Home to more than a thousand idyllic islands, Croatia really does live up to the hyperbole. Once you’ve got your bearings in Split, you should take to the seas and discover its nearby islands. Pack your swimwear and dive right into the Adriatic on the Blue Lagoon tour. On the local Vis Island, the Blue Cave of Bisevo is a mesmerising experience. With the sun gaining height, it shines through the waters of a submerged side entrance and the cave is bathed in a fabulous blue light. The Golden Horn Tour takes you to the shifting tongue of shingle, Zlatni Rat, widely recognised as one of Croatia’s most attractive beaches. You can also stop-off at Hvar, Dalmatia’s glitziest island. Flanked by beautiful pine-forested foothills and tightly-crammed medieval villages, it’s old town is an iconic party hub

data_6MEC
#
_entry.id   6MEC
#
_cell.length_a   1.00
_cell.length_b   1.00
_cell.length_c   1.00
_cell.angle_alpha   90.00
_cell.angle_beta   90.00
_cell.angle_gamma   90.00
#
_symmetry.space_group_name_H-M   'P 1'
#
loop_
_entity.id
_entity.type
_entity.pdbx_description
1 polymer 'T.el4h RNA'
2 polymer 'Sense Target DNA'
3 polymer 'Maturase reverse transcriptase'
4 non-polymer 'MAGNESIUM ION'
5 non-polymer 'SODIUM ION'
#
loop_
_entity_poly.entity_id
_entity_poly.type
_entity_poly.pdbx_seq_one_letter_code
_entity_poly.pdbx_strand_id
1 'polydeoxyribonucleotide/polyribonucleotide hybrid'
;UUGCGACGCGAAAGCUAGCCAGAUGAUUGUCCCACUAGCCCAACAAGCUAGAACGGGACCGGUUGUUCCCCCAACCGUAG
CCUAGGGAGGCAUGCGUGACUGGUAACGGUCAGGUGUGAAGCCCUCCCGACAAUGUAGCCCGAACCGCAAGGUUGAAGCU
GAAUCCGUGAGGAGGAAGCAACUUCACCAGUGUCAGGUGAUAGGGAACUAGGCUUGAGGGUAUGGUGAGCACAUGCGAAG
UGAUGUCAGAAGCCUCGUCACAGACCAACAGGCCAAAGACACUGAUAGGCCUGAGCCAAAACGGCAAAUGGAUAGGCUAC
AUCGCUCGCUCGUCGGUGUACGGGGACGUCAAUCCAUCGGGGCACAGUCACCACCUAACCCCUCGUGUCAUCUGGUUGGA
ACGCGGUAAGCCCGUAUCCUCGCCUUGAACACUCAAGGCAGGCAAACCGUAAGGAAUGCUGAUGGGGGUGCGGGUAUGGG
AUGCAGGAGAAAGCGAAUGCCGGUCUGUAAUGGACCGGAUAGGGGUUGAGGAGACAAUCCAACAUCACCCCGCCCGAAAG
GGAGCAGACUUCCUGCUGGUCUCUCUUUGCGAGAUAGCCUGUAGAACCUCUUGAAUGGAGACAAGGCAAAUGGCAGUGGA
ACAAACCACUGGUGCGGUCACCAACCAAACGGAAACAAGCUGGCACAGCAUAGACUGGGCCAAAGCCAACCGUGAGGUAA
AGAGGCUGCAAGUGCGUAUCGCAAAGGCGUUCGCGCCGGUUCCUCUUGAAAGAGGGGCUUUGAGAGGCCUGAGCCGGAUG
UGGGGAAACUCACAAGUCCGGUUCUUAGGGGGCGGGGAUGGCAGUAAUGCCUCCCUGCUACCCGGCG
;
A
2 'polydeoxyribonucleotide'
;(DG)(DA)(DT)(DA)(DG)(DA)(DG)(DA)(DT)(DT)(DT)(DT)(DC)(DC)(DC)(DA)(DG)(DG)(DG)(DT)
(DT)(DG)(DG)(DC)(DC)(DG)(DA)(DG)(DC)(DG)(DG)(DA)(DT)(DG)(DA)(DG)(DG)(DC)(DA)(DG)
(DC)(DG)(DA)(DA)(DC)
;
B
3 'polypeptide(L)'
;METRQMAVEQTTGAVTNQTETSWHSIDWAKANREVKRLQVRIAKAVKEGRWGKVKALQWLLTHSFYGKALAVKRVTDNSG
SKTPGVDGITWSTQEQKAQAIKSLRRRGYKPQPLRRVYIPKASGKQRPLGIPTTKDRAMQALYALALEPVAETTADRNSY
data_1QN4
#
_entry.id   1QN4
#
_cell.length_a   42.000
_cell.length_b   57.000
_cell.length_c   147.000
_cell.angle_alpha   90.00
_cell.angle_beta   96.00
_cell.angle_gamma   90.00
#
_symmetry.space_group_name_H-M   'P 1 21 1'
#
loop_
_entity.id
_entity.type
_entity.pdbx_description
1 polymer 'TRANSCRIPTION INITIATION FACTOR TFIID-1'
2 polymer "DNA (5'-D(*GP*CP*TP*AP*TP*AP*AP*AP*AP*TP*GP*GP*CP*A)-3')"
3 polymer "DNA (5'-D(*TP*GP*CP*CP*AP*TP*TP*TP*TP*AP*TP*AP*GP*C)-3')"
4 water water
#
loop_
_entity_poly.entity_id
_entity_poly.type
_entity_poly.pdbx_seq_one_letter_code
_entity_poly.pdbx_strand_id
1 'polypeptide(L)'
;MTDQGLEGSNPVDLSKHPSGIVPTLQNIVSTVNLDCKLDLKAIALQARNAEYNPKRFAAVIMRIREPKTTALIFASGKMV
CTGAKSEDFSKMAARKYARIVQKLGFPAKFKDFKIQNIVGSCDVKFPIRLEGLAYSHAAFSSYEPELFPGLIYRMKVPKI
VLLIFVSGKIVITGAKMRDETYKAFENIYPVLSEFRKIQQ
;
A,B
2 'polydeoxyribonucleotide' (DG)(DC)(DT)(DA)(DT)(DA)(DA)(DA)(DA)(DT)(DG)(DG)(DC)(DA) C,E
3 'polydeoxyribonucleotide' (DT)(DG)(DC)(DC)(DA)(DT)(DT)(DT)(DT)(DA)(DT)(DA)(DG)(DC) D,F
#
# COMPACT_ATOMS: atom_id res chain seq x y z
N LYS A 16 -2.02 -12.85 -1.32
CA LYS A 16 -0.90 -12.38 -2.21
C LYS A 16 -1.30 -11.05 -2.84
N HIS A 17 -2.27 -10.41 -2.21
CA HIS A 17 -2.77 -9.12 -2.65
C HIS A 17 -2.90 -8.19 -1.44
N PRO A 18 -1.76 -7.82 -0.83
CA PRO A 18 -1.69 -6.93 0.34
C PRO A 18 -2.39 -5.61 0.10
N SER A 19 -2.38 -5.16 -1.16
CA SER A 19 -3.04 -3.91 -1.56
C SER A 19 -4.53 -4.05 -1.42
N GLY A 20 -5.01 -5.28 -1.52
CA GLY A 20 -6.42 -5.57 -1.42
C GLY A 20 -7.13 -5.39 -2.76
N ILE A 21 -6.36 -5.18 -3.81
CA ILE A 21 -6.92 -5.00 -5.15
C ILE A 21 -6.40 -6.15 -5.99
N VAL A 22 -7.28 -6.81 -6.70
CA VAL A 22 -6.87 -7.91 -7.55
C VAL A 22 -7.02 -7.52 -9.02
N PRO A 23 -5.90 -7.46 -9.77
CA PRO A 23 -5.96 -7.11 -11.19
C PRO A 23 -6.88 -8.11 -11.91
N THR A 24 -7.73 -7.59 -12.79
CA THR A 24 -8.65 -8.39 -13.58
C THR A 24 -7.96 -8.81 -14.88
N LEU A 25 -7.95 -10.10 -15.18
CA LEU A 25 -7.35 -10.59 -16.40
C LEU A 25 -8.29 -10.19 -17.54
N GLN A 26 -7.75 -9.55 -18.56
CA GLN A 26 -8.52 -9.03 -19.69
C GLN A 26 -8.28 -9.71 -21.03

Krka is a spectacular spread of nature just an hour and a half’s drive from Split. This forested area comes complete with seven waterfalls, islets, lakes and rapids, water mills and a couple of ancient monasteries. Unlike the mega-popular Plitvice, this lusciously verdant National Park permits swimming in the crystal-clear waters around the large cascading waterfall. The Krka Tour with House of Prosciutto takes you on a whizz around this gorgeous national park, concluding the day’s experience with a meat and wine tasting session.
Where better to escape the intense summer heat than a cool subterranean cave? Just 25km from Split, this sublime attraction is an incredible tangle of tunnels, with sculpted stalactites atmospherically lit up by installations. It’s an out-of-this-world experience, and with its own climate system, it remains a refreshingly crisp 15 degrees all year round. The Cave Vranjaca Tour takes you on an underground excursion of this natural attraction, with a picnic on the leafy green spaces nearby.